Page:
Making Science ‘Edible’

Today, parents wanting the best for their children’s intellectual development can turn to a number of “educational” digital apps, a variety of “brain-based” teaching strategies and curricula, and a never-ending stream of videos, toys, games, and other products all purportedly grounded in the latest research on brain development and learning.

And yet these products have virtually no direct connection with actual scientific research, say APS Fellows and longtime collaborators Kathy Hirsh-Pasek (Temple University) and Roberta Golinkoff (University of Delaware). Despite what some companies might want you to believe, there is no evidence to suggest that your baby can learn to read.

The problem, Hirsh-Pasek and Golinkoff argue, is that the marketplace has effectively become the means through which most people — including parents, educators, and policymakers — learn about the latest in developmental “science,” some of which turns out not to be scientific at all. Solving this problem requires researchers to become more actively involved in bringing their science to the public.

Hirsh-Pasek and Golinkoff, corecipients of the 2015 APS James McKeen Cattell Fellow Award, showed how focusing on “use-inspired research” has enabled them to leap across the traditional boundaries between basic science and applied research and engage in meaningful scientific outreach. The researchers delivered their award address at the 2015 APS Annual Convention in New York City.

Merging Basic and Applied Science Borrowing from a framework set forth by political scientist Donald Stokes, Hirsh-Pasek and Golinkoff detailed two dimensions — the quest for fundamental understanding and consideration of use — that describe how scientists approach their work.

Some prominent scientists, including physicist Niels Bohr, physicist and chemist Marie Curie, and psychological scientist Edward Titchener, fall squarely into the basic-science camp, pursuing work focused exclusively on enhancing our understanding of the world. These scientists did not concern themselves with — and in some cases actively rejected — thinking about how their work might be used.

But many others have pursued lines of research that simultaneously aimed to inform basic theory and generate real-world insights, including such eminent figures as chemist and microbiologist Louis Pasteur, anesthesiologist Virginia Apgar, and developmental psychologist Urie Bronfenbrenner.

This quadrant, where basic and applied research meet, is uncharted territory for many scientists, but Hirsh-Pasek and Golinkoff dove in headfirst following on the heels of a widely cited study on children’s language development.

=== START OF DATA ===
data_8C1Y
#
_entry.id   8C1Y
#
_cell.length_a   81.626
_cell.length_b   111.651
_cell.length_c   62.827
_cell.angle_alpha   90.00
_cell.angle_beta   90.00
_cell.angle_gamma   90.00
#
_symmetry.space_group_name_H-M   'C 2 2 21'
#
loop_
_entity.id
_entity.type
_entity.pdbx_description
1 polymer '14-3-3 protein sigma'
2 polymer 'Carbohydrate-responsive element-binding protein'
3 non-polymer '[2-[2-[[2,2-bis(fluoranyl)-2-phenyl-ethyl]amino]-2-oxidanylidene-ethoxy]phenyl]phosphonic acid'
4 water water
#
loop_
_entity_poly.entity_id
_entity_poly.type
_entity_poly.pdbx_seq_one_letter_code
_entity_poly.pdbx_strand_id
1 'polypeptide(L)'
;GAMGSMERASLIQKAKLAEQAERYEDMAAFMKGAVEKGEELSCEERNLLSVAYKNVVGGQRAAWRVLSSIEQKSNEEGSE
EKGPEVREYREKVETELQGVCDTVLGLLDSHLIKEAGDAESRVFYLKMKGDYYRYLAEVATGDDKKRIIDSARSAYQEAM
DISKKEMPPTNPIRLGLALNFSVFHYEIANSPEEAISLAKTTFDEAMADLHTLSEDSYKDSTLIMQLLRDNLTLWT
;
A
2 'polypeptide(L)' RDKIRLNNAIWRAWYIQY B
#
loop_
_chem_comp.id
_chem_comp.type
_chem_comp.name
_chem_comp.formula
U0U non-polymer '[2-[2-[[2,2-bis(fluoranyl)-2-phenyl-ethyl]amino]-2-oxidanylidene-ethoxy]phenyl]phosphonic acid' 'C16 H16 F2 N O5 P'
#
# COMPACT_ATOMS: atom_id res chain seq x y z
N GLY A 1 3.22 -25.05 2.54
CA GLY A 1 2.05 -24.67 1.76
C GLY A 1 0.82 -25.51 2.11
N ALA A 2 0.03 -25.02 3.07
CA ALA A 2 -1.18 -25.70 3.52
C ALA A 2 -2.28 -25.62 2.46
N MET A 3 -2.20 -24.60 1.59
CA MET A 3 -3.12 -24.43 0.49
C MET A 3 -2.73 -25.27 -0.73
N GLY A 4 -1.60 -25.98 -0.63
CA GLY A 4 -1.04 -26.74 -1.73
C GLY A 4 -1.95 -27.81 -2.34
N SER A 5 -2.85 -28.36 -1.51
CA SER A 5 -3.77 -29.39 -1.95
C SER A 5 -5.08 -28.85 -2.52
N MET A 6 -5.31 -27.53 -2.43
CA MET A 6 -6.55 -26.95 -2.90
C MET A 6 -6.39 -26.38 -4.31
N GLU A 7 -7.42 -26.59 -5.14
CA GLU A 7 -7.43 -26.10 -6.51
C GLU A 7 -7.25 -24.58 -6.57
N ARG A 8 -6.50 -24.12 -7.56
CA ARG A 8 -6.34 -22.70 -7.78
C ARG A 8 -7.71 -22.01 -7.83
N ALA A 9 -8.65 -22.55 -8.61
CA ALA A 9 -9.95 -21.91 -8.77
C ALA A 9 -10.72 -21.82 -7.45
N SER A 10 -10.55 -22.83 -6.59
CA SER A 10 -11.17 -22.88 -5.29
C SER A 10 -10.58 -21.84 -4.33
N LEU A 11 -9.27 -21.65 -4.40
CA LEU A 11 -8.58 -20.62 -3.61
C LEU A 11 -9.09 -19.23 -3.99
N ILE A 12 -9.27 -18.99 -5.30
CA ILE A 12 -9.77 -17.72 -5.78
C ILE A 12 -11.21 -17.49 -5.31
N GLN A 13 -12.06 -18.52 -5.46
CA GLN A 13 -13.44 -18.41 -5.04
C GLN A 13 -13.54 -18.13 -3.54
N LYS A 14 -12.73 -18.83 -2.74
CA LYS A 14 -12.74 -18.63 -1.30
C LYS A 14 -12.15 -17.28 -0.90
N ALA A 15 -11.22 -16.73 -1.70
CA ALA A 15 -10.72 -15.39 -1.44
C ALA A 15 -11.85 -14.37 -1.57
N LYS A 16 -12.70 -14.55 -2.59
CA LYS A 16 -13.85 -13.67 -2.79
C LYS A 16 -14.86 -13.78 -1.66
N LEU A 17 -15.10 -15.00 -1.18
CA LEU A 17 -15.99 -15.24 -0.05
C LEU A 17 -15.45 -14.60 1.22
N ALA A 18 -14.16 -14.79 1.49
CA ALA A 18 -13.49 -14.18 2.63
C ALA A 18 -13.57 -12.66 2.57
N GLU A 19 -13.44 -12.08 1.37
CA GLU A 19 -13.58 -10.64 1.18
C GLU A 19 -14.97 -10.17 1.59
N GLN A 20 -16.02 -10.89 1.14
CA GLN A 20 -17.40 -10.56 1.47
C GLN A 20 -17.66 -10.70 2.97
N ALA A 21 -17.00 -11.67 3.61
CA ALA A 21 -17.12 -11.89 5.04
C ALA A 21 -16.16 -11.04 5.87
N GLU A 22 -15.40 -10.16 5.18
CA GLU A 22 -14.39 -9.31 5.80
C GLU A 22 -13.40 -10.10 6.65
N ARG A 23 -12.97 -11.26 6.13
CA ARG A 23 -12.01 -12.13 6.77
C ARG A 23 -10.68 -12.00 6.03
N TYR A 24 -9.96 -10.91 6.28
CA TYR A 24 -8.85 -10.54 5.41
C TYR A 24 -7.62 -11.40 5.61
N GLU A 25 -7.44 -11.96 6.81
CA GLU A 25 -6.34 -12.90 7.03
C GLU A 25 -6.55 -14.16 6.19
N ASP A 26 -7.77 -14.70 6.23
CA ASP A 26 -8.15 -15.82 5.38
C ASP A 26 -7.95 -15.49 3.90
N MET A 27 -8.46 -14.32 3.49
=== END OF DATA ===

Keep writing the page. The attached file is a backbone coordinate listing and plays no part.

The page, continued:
In 1995, researchers Betty Hart and APS Fellow Todd Risley reported findings indicating that children whose parents received welfare benefits heard, on average, three times fewer words per hour than did children whose parents came from professional backgrounds. Over the course of childhood, children from disadvantaged backgrounds would hear about 30 million fewer words than their well-off peers, limiting their vocabulary and potentially hampering their ability to read and extract meaning from language.

The idea of a “30-million-word gap” came as a shock to researchers, educators, and policymakers alike. The message that language quality also matters to children’s language development, put forth by Hart and Risley and by others, got lost in the fray.

Building on previous work, Hirsh-Pasek and Golinkoff decided to revisit the question: Is it really all about the number of words that pass through children’s ears?

Quality Over Quantity

Drawing from a large data set collected as part of the Eunice Kennedy Shriver National Institute of Child Health and Human Development (NICHD) Study of Early Child Care and Youth Development, Hirsh-Pasek, Golinkoff, and colleagues examined the data for 60 children of low-income parents. They divided the children into three groups based on several measures of language ability in an attempt to answer a basic question: How do quantity and quality of parent–child interactions at age 2 contribute to language ability at age 3?

The results were clear: Quality mattered. Together, the three measures of parent–child interaction quality uniquely accounted for 16% of the variability in children’s language scores 1 year later, whereas the overlap between quality and quantity accounted for an additional 10% of the variability. Quantity of language alone accounted for only 1% of the variability in children’s language scores.